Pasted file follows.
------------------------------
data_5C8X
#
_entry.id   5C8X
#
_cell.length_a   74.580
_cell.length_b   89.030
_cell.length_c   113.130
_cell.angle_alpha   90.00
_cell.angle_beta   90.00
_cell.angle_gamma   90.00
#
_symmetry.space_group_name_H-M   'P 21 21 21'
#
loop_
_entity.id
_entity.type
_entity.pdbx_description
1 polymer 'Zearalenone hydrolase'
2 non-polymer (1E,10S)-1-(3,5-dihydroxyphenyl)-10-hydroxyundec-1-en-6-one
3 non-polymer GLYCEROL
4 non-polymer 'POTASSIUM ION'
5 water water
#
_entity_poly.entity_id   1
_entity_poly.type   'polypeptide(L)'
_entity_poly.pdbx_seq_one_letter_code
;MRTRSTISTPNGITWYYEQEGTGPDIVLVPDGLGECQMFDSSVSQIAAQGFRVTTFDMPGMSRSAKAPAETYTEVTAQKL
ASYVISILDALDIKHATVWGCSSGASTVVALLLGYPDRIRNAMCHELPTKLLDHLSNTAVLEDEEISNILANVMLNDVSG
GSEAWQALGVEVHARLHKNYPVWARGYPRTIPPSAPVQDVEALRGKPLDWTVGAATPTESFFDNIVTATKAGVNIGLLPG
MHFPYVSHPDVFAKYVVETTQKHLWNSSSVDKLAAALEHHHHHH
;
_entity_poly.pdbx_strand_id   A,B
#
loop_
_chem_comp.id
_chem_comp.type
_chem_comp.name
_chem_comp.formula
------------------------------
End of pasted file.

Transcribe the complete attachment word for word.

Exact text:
data_5C8X
#
_entry.id   5C8X
#
_cell.length_a   74.580
_cell.length_b   89.030
_cell.length_c   113.130
_cell.angle_alpha   90.00
_cell.angle_beta   90.00
_cell.angle_gamma   90.00
#
_symmetry.space_group_name_H-M   'P 21 21 21'
#
loop_
_entity.id
_entity.type
_entity.pdbx_description
1 polymer 'Zearalenone hydrolase'
2 non-polymer (1E,10S)-1-(3,5-dihydroxyphenyl)-10-hydroxyundec-1-en-6-one
3 non-polymer GLYCEROL
4 non-polymer 'POTASSIUM ION'
5 water water
#
_entity_poly.entity_id   1
_entity_poly.type   'polypeptide(L)'
_entity_poly.pdbx_seq_one_letter_code
;MRTRSTISTPNGITWYYEQEGTGPDIVLVPDGLGECQMFDSSVSQIAAQGFRVTTFDMPGMSRSAKAPAETYTEVTAQKL
ASYVISILDALDIKHATVWGCSSGASTVVALLLGYPDRIRNAMCHELPTKLLDHLSNTAVLEDEEISNILANVMLNDVSG
GSEAWQALGVEVHARLHKNYPVWARGYPRTIPPSAPVQDVEALRGKPLDWTVGAATPTESFFDNIVTATKAGVNIGLLPG
MHFPYVSHPDVFAKYVVETTQKHLWNSSSVDKLAAALEHHHHHH
;
_entity_poly.pdbx_strand_id   A,B
#
loop_
_chem_comp.id
_chem_comp.type
_chem_comp.name
_chem_comp.formula